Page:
Species diversity and molecular phylogeny of non-geniculate coralline algae (Corallinophycidae, Rhodophyta) from Taoyuan algal reefs in northern Taiwan, including Crustaphytum gen. nov. and three new species
In Taiwan the algal reefs in Taoyuan County are the largest, composed of recent and fossil non-geniculate coralline algae. However, their diversity and phylogenetics in the region have never been documented. In this study, we analyzed the phylogenetic relationships of the non-geniculate coralline algae species collected from Taoyuan algal reefs and related non-geniculate species from other places in Taiwan and around the world based on psbA and SSU sequences. The molecular analyses revealed that at least 12 non-geniculate coralline species belonging in six evolutionary clades (Harveylithon, Lithophyllum, Pneophyllum, Crustaphytum gen. nov., and Phymatolithon, Sporolithon) occur in Taoyuan algal reefs. Eleven of these species do not match any described species and one (Lithophyllum margaritae) is a new record for the marine flora of Taiwan. We also describe a new genus (Crustaphytum gen. nov.) and three new non-geniculate coralline species (Crustaphytum pacificum sp. nov., Harveylithon rosea sp. nov., and Phymatolithon margoundulatus sp. nov.) for the most dominant and commonly seen species revealed by the molecular analyses. Among the latter three species, P. margoundulatus is only found in Taoyuan County and is the most dominant species there, comprising over 30% of the total cover, whereas C. pacificum has the widest distribution in the western Pacific Ocean (Taiwan and New Caledonia). Harveylithon rosea is a common species occurring in both algal reefs and rocky shores in the northern Taiwan. The other undescribed CCA species will be published when more specimens with reproductive structures are collected.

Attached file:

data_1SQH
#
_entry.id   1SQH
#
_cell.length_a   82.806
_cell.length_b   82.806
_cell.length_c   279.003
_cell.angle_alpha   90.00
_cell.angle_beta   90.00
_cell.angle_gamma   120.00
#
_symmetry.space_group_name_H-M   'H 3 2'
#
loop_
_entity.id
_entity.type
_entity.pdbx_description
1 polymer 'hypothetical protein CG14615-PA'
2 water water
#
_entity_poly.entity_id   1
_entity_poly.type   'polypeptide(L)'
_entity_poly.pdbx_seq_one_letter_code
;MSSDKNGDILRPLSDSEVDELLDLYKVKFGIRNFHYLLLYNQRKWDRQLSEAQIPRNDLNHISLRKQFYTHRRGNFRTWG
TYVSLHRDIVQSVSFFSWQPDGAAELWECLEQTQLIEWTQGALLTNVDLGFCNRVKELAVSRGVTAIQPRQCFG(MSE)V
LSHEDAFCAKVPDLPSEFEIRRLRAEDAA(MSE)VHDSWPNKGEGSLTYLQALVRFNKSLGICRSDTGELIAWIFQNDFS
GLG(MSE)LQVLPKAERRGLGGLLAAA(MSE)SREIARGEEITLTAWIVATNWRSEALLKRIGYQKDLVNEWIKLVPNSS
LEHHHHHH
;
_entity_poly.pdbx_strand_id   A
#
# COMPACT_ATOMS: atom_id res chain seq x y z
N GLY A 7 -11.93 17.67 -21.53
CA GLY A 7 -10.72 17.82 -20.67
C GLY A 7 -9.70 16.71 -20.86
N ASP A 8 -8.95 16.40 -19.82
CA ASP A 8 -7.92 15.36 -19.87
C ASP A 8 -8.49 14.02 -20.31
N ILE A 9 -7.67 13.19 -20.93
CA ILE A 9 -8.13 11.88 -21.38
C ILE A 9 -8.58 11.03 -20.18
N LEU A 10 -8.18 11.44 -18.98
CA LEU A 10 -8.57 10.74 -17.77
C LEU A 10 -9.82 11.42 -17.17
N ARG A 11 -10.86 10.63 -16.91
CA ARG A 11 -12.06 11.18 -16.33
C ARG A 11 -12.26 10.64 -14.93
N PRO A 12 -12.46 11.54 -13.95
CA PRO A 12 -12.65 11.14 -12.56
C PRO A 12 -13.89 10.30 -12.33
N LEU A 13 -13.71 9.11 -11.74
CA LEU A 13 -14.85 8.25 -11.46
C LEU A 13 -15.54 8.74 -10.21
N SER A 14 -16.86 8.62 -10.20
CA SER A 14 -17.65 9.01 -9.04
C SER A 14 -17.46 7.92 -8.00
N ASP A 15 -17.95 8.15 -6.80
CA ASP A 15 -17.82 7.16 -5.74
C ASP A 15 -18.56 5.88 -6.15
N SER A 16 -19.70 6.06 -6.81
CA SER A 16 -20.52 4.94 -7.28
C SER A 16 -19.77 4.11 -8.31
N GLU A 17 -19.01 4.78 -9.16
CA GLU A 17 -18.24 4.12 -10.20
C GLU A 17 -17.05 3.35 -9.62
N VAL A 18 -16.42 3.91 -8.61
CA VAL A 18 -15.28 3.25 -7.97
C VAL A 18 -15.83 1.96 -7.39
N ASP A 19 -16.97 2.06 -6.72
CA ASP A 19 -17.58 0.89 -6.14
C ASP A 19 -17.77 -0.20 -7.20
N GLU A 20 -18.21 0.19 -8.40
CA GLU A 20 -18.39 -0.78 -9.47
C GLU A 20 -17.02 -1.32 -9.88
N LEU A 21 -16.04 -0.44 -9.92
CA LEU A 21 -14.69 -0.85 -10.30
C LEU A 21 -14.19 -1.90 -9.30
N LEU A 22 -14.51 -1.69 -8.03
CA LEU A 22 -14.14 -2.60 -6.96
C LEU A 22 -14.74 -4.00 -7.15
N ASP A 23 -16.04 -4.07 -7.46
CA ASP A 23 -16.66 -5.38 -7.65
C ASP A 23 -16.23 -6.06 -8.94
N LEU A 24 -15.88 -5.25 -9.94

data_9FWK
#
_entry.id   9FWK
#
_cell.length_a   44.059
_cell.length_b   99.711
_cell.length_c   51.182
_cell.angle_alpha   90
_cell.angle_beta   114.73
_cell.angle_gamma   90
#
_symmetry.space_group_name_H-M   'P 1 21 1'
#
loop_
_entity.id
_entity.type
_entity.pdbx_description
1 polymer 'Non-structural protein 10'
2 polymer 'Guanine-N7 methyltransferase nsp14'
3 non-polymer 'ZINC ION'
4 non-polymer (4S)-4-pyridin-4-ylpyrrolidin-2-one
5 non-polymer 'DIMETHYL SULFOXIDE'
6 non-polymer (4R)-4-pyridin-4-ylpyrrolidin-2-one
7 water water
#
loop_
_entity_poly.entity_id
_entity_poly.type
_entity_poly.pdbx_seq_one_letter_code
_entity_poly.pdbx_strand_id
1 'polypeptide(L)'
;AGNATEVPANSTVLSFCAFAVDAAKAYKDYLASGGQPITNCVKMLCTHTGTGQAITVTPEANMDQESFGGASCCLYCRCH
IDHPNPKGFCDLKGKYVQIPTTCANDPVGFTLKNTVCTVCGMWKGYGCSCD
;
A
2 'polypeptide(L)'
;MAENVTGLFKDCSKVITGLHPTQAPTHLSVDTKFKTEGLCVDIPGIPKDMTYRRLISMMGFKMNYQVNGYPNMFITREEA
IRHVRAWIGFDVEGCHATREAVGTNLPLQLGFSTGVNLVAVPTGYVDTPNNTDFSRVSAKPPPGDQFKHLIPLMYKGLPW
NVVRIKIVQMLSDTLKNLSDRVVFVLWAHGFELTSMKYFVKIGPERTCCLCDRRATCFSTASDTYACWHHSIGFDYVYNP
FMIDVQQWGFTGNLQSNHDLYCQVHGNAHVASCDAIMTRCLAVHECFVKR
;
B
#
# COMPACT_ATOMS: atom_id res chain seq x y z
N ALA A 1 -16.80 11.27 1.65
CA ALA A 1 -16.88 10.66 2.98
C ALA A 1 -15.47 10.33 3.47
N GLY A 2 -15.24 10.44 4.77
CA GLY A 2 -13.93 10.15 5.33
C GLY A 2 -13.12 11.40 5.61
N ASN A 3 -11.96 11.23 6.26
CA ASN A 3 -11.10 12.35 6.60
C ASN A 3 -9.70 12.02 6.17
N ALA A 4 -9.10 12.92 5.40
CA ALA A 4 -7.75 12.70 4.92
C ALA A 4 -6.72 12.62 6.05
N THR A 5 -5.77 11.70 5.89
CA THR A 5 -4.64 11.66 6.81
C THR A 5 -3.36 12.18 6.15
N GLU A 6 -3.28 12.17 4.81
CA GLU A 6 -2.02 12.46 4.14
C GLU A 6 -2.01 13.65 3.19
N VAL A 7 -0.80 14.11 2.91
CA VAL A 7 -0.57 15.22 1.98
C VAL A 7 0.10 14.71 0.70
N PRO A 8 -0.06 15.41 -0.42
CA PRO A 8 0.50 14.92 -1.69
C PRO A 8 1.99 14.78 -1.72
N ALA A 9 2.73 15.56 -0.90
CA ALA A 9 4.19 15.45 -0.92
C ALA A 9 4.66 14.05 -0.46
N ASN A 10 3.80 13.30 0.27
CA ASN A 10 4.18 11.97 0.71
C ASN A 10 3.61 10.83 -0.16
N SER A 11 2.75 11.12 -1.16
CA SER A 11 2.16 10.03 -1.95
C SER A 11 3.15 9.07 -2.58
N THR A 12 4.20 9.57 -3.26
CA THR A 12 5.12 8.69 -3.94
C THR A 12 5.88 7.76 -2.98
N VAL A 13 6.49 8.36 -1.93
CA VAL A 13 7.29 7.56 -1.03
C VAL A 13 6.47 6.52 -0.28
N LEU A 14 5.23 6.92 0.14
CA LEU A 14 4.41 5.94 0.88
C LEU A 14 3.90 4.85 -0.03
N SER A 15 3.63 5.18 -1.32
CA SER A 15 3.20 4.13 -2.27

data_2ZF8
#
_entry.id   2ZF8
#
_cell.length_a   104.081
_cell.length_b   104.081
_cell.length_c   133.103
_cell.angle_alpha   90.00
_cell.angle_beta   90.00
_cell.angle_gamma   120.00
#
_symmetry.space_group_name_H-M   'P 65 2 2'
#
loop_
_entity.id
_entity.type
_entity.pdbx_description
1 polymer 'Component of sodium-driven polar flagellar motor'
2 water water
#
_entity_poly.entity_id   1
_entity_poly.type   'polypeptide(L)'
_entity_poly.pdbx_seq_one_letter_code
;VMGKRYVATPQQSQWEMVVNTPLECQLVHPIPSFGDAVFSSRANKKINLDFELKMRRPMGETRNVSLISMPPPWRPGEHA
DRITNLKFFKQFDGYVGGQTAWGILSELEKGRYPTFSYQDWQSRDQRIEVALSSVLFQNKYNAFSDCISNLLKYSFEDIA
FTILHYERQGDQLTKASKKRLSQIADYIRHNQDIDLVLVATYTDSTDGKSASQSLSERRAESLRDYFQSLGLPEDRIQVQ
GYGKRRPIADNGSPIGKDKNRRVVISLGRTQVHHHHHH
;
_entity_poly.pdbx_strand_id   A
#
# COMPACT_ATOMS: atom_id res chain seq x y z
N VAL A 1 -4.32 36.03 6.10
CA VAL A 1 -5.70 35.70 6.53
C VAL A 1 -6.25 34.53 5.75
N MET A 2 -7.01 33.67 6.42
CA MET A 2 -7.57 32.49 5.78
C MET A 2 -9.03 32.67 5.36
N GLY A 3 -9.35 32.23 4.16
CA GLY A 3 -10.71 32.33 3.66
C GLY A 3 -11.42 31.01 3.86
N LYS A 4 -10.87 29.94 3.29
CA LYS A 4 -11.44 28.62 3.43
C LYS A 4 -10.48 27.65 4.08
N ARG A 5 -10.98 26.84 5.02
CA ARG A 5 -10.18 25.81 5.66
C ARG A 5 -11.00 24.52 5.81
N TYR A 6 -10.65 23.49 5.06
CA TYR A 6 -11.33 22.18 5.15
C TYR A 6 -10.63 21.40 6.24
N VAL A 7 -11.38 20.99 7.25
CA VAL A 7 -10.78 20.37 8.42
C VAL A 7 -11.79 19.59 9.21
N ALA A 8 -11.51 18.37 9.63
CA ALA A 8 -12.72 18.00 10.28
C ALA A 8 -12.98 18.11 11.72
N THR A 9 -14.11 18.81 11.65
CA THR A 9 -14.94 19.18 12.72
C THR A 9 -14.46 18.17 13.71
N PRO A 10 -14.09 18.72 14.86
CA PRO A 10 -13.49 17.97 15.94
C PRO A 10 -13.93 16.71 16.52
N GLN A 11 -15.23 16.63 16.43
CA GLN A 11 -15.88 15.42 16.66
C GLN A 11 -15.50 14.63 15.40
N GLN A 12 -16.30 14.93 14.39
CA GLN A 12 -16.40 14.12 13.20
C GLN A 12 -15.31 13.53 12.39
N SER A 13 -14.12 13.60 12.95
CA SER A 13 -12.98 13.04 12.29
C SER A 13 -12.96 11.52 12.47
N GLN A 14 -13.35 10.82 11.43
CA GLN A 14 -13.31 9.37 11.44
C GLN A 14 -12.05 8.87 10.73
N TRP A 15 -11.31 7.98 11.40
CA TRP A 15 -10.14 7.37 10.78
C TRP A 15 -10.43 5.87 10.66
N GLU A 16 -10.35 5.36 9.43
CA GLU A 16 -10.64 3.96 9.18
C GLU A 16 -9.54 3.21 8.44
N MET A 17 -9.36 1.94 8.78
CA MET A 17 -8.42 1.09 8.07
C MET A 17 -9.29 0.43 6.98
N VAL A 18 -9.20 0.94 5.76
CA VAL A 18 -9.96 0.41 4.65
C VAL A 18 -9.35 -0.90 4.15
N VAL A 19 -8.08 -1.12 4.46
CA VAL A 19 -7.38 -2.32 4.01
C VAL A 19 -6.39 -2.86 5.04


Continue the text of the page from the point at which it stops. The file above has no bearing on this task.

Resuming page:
KeywordsCrustaphytum pacificum gen. and sp. nov. Harveylithon rosea sp. nov. Phymatolithon margoundulatus sp. nov. psbA Red algae SSU Taiwan
SEM imaging was assisted by the Instrumentation Center at National Taiwan Ocean University. We thank Dr. Mark J. Grygier in the Center of Excellence for the Ocean at National Taiwan Ocean University for helping with English writing. We also thank the seaweed lab members Y.-S. Chiou and Y.-C. Wang for assisting with field collecting and specimen sorting.
Financial support for this study was mainly provided by the MOST research grants (103-2923-B-019-001-MY3, 103-2621-B-019-001, and 104-2621-B-019-001) and the Haiken Foundation Algal Research Fund (104G32401) to SML.
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